BOSTON, MA - JUNE 9: Apple CEO Tim Cook reacts before a game between the Boston Red Sox and the Detroit Tigers on June 9, 2017 at Fenway Park in Boston, Massachusetts. (Photo by Billie Weiss/Boston Red Sox/Getty Images)
Tim Cook, chief executive officer of Apple Inc., speaks during a Bloomberg Technology television interview at the Apple Worldwide Developers Conference (WWDC) in San Jose, California, U.S., on Monday, June 5, 2017. Cook�said the company has helped U.K. officials investigate terror attacks, while reiterating his dismay over U.S. plans to quit the Paris agreement on climate change. Photographer: David Paul Morris/Bloomberg via Getty Images
SAN JOSE, CA - JUNE 05: Apple CEO Tim Cook delivers the opening keynote address the 2017 Apple Worldwide Developer Conference (WWDC) at the San Jose Convention Center on June 5, 2017 in San Jose, California. Apple CEO Tim Cook kicked off the five-day WWDC that runs through June 9. (Photo by Justin Sullivan/Getty Images)
Apple CEO Tim Cook looks on during a visit of the shopfitting company Dula that delivers tables for Apple stores worldwide in Vreden, western Germany, on February 7, 2017. / AFP / dpa / Bernd Thissen / Germany OUT (Photo credit should read BERND THISSEN/AFP/Getty Images)
CUPERTINO, CA - OCTOBER 27: Apple CEO Tim Cook smiles during a product launch event on October 27, 2016 in Cupertino, California. Apple Inc. unveiled the latest iterations of its MacBook Pro line of laptops and TV app. (Photo by Stephen Lam/Getty Images)
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'If I were king for a day' 

One reason that Cook doesn't like measuring Apple's success by sales and profit is because he believes that the 90-day quarterly public company earnings calendar is a "negative."

"Why would you ever measure a business on 90 days when its investments are long term?" Cook asked in the interview. 

"If I were king for a day, that whole thing would change. But when I really get down to it, here, it affects a few of us because we have to do a quarterly call and so forth, but does it affect the company? No," he continued.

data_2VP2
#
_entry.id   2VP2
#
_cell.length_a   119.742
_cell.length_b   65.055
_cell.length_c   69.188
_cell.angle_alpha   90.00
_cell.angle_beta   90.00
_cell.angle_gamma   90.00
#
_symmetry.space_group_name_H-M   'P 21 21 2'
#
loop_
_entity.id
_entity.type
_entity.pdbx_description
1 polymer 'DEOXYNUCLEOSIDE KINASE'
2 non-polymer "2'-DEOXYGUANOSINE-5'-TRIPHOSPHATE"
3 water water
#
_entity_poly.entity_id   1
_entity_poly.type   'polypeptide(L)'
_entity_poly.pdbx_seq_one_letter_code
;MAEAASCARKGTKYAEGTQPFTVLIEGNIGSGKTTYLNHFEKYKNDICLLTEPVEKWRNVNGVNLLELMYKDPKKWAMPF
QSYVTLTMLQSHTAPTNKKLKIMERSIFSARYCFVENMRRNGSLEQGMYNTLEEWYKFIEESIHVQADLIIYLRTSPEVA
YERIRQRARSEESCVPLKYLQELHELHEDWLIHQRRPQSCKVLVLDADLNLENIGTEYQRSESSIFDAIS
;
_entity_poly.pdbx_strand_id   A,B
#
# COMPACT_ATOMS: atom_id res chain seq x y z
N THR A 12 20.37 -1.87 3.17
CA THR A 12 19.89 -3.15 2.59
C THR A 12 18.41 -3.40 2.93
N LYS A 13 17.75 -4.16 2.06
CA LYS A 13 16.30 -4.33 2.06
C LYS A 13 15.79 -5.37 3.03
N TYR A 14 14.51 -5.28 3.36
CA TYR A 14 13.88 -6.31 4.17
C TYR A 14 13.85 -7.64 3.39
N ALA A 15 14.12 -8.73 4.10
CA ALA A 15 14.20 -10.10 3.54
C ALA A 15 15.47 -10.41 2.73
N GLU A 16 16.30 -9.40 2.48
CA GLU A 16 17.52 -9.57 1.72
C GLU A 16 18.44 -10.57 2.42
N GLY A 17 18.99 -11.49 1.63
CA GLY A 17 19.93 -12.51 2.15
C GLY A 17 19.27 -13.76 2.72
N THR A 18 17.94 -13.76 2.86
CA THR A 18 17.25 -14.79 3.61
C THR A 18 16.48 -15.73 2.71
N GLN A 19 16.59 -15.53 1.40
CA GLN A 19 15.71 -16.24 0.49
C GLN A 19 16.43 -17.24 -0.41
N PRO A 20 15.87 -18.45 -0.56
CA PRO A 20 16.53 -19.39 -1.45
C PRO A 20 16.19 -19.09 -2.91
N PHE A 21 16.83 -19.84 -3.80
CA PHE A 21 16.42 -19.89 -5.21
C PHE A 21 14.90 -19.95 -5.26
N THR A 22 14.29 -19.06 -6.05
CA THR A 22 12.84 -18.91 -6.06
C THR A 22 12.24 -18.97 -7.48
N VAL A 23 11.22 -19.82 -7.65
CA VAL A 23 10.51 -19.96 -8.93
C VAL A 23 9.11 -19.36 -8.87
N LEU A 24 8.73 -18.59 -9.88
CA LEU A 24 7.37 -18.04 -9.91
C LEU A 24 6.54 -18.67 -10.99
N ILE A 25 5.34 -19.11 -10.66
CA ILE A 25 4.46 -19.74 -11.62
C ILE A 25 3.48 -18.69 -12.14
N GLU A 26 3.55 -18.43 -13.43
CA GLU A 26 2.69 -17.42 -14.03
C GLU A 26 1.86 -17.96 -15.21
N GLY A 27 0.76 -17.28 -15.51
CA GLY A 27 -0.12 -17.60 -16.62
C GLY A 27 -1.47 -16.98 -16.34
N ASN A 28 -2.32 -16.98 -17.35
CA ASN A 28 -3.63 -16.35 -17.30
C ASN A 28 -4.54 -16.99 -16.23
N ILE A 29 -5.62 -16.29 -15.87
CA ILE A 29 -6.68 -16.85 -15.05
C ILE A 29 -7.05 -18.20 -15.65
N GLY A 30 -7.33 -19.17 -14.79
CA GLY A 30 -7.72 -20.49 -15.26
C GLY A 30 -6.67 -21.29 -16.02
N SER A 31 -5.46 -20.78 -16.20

Instead, he says, he focuses on Apple's customers and how they're liking products like the iPhone or MacBook. He said he reads several user comments or criticisms per day, and calls Apple customers "jewels."

Cook's emphasis on customers as stakeholders reflects a growing trend in public corporate management: a move away from the short-term profit focus started by activist shareholders in the 1980s, and towards a better understanding of all stakeholders beyond the company's shareholders.

What Cook said in the Fast Company interview sounds a lot like a letter sent by BlackRock CEO Larry Fink earlier this year.

"Society is demanding that companies, both public and private, serve a social purpose," Fink wrote in an open letter to corporate CEOs. "To prosper over time, every company must not only deliver financial peperformance, but also show how it makes a positive contribution to society. Companies must benefit all of their stakeholders, including shareholders, employees, customers, and the communities in which they operate."

Still, Apple has been spending billions in recent years on share buybacks and dividends, keeping its shareholders happy, with another dividend increase on the horizon after a recent tax benefit. Turns out, it's a lot easier to put other stakeholders first when you've never had a bad year. 

The entire interview with Tim Cook is worth reading for Apple investors and watchers